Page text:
James Fields is listed among the defendants; the plaintiffs claim that the death and injuries from the ramming were the result of a conspiracy between Fields and the rally organizers. Kessler notes:

[T]hey are saying the rally was just a pretext to violently attack counter protesters, specifically racial minorities. Yet they have no evidence of that. They say that we conspired with James Fields, and yet there is no evidence of that. They’ve gone through all of our text messages, all of our emails, all of our social media. . . . We have the head investigator with the CPD Steve Young testifying under oath that there is not only no conspiracy in the death of Heather Heyer, but that there was no communication with James Fields whatsoever.

Many defendants suspect the suit really amounts to “lawfare,” i.e., a “factually baseless attempt to use bad-faith litigation to cripple them reputationally and financially.” This interpretation finds some support in lead attorney Roberta Kaplan’s response when asked what she hoped to achieve with the suit:

We absolutely can and will bankrupt these groups. And then we will chase these people around for the rest of their lives. So if they try to buy a new home, we will put a lien on the home. If they get a new job, we will garnish their wages. The reason to do that is because we want to create a deterrence impact. So we send a message to other people that if you try to do something like this, the same thing will happen to you.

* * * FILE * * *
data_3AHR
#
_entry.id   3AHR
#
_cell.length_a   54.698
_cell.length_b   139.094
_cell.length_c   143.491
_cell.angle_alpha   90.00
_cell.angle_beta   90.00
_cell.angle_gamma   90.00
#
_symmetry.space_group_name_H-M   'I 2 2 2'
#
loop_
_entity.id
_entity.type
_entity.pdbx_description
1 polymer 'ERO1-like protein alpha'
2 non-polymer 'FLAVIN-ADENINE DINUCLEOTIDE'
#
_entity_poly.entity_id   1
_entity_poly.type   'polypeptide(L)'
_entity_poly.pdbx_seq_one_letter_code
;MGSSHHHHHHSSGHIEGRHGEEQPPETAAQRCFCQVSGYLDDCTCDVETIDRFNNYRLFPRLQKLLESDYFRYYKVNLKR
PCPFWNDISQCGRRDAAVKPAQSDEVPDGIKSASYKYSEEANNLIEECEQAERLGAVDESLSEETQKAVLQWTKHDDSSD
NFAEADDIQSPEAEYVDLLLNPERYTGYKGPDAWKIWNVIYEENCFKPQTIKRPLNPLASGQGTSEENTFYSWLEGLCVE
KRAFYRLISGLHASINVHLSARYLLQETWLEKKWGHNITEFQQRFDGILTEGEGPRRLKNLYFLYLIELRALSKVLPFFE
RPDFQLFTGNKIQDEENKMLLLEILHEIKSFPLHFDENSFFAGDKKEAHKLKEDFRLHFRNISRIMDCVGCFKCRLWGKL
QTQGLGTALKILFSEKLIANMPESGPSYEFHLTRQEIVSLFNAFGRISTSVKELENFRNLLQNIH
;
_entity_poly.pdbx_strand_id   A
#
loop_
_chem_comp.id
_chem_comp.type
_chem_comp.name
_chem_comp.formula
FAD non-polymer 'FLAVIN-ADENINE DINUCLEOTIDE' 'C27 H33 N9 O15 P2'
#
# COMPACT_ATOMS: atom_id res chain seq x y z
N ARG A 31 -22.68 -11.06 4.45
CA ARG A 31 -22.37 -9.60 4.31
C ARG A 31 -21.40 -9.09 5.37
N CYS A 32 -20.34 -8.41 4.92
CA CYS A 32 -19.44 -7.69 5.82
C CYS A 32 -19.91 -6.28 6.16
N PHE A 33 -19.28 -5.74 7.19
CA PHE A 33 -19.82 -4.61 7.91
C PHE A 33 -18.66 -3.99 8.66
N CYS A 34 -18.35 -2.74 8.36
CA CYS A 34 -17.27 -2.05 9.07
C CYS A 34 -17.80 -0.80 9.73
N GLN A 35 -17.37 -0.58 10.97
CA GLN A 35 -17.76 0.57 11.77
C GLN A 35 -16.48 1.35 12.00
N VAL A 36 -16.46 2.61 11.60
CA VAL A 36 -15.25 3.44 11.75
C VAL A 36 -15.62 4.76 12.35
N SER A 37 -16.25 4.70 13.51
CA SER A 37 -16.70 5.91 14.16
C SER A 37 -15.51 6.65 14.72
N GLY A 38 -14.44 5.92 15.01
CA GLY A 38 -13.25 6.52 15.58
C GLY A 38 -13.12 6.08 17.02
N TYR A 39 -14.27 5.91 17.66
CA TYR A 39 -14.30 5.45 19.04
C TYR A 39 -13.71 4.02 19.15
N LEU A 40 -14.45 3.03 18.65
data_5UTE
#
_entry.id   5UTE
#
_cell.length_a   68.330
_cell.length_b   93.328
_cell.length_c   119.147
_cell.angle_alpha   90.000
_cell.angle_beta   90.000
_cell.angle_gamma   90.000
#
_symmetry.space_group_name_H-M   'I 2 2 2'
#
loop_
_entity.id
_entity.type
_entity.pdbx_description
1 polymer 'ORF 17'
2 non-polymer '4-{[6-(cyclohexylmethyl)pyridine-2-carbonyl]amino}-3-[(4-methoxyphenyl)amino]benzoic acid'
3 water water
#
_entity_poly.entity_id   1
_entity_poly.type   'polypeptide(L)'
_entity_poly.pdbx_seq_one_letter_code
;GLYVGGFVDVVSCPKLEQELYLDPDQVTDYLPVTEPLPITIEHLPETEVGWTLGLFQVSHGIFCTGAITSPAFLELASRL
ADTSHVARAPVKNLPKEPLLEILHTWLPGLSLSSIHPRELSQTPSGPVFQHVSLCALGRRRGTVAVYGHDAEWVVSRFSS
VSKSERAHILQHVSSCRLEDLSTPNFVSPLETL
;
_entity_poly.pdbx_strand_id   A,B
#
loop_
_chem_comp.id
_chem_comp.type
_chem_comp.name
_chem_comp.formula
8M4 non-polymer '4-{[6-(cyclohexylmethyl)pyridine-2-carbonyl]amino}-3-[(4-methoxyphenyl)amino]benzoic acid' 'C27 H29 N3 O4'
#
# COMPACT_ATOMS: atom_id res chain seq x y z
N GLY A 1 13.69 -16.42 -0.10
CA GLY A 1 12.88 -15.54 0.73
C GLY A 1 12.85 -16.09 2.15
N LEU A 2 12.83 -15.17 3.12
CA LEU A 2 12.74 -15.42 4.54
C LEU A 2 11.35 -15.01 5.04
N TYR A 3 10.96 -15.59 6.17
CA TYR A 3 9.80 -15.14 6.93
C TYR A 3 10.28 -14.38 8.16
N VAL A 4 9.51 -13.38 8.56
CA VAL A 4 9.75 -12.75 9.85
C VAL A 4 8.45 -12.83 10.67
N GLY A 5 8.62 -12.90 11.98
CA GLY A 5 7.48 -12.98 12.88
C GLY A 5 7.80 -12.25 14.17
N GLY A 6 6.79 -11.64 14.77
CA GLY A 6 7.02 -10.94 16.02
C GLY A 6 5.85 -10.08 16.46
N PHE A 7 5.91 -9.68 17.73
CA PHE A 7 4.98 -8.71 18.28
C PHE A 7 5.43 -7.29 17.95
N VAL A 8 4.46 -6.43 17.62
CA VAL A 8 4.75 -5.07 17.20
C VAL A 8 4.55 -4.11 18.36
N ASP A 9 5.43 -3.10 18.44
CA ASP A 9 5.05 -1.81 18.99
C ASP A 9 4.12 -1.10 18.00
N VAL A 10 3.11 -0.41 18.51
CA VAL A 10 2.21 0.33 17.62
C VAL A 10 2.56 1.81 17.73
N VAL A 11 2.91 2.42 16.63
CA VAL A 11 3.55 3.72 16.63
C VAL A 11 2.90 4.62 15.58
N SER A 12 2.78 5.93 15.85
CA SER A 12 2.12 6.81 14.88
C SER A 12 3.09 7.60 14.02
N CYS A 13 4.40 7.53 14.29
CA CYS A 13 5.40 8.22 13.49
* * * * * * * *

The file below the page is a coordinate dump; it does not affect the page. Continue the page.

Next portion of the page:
The lawsuit is being financed by Integrity First for America (IFA), an organization that boasts that the case “is the only current legal effort to take on the vast [!] leadership of the violent White nationalist movement.” Among their donors are LinkedIn founder Reid Hoffman, Craigslist founder Craig Newmark, and actress Natalie Portman. Even though public records list no fewer than 33 lawyers working for the plaintiffs, the money will not run out any time soon.

Mr. Kessler says that “in nearly four years, IFA haven’t proved a single thing except that they can mug and beat down defendants who can’t afford attorneys and those who can’t afford researchers, expert witnesses, and evidence collection software to defend themselves on the same footing.” Yet media reports continue to portray the plaintiffs as plucky underdogs standing up to a powerful “white supremacist” movement.